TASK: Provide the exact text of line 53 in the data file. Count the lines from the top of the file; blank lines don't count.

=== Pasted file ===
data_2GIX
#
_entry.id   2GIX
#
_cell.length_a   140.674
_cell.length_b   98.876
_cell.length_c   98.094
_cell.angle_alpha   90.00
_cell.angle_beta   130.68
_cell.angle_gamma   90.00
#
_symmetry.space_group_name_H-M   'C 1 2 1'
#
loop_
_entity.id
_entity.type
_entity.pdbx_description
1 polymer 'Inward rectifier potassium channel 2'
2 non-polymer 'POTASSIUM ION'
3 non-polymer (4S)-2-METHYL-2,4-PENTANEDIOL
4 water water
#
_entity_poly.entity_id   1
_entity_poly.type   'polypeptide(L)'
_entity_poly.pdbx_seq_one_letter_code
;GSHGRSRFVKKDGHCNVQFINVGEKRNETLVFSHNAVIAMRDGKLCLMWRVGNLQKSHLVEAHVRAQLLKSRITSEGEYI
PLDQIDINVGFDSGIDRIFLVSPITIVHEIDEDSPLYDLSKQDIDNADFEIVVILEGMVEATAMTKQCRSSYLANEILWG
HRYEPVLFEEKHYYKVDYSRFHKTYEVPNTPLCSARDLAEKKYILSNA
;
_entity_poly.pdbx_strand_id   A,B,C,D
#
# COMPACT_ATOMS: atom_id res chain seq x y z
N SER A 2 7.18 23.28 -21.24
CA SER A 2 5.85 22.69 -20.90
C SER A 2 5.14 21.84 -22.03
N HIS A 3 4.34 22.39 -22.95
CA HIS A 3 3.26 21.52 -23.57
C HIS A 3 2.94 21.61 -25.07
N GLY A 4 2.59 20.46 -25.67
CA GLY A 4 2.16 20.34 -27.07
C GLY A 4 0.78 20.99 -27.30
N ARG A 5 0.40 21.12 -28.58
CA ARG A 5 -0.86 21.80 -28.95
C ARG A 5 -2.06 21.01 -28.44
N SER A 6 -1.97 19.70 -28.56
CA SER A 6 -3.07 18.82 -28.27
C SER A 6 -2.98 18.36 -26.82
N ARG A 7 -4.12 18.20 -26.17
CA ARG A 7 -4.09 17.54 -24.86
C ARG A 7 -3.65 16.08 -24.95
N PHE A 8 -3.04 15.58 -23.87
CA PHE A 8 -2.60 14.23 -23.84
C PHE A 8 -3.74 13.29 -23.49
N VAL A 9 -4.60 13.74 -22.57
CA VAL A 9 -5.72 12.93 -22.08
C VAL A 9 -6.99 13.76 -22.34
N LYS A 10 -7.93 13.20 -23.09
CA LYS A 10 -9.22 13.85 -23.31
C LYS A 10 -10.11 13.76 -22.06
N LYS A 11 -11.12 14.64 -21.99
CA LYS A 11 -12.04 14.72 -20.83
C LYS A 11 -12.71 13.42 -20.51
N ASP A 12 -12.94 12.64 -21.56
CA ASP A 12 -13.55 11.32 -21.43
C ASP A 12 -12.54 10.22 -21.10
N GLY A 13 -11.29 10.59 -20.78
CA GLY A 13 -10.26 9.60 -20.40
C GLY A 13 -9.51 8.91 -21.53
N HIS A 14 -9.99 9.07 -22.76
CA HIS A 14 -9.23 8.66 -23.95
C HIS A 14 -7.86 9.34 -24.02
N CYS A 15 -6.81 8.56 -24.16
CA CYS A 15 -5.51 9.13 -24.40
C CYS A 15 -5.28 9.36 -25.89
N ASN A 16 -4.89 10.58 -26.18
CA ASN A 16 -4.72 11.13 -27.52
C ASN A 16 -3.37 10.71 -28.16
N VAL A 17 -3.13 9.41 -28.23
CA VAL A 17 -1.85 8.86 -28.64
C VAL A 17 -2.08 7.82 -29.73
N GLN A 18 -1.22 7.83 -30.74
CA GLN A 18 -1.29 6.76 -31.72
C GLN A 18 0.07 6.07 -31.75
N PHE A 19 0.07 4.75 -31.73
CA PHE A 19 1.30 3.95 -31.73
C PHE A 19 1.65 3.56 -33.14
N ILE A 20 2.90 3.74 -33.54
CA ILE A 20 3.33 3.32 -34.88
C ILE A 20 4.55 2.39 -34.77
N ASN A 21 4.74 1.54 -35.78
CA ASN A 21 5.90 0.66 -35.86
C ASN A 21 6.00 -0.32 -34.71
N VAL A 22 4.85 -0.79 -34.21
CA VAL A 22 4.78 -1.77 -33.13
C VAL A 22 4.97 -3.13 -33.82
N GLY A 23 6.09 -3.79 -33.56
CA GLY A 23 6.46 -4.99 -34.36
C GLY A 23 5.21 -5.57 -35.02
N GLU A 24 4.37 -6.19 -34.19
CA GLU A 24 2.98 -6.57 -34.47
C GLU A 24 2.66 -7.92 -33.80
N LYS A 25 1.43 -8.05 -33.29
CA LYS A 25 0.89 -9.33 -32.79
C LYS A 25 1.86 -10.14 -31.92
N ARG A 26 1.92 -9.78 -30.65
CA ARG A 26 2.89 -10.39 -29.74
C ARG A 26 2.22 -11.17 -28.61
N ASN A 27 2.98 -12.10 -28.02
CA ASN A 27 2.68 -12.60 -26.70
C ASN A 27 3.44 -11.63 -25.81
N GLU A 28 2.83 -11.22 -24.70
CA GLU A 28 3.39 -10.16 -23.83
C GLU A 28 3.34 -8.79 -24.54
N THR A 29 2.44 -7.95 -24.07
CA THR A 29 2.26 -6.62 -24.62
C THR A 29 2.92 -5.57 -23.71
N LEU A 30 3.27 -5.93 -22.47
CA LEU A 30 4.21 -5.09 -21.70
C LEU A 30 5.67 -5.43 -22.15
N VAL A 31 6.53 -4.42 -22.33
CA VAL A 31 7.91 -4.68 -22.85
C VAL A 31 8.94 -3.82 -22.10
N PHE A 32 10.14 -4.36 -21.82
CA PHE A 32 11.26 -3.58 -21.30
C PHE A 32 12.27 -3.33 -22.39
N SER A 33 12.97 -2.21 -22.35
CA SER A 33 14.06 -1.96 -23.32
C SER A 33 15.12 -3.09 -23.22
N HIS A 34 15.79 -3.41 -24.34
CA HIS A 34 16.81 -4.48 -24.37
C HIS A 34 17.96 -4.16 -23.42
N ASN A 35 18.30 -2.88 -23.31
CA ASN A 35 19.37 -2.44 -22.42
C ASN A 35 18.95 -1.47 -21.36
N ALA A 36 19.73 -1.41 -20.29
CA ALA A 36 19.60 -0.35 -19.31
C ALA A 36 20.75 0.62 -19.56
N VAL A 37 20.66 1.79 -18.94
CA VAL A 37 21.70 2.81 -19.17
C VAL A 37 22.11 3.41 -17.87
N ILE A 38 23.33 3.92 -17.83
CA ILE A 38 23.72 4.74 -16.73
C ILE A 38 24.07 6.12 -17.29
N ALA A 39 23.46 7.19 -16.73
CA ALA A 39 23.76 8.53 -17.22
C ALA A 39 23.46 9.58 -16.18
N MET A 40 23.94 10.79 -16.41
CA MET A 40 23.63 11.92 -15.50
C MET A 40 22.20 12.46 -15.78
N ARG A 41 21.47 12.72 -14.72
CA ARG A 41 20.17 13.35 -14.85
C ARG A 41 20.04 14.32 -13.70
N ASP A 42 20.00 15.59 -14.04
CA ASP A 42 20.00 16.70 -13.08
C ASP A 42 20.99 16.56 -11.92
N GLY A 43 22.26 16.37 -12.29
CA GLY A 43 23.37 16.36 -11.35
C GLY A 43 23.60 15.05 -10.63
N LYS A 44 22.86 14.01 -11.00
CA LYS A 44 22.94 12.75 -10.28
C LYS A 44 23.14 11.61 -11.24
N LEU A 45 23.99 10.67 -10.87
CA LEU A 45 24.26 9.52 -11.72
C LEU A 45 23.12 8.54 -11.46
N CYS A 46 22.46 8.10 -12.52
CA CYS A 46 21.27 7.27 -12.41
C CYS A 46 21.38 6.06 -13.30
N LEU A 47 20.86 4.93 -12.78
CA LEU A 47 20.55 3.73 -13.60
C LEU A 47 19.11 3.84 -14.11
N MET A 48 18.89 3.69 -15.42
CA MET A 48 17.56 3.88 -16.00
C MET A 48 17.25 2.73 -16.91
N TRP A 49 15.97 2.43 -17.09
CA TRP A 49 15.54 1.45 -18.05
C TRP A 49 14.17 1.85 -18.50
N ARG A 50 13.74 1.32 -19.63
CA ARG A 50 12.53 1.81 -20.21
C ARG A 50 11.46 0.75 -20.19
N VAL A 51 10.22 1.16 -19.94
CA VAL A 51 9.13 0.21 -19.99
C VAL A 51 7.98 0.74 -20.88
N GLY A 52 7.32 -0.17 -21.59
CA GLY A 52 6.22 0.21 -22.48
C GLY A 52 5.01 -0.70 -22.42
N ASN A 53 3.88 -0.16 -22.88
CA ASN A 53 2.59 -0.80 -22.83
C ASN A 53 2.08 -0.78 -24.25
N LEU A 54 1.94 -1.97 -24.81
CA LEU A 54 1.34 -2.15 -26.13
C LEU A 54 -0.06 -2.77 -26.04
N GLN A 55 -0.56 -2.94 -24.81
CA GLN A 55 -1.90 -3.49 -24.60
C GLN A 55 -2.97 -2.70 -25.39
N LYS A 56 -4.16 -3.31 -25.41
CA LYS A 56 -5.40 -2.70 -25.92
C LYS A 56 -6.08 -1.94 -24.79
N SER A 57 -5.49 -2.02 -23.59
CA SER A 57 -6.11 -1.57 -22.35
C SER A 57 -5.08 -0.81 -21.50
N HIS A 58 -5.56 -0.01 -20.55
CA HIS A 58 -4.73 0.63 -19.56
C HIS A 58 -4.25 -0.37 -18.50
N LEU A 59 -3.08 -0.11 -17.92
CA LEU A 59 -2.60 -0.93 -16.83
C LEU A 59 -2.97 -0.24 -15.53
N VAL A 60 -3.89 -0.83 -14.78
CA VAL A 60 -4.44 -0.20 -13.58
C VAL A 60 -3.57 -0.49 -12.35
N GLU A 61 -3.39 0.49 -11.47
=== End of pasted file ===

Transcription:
C PHE A 8 -3.74 13.29 -23.49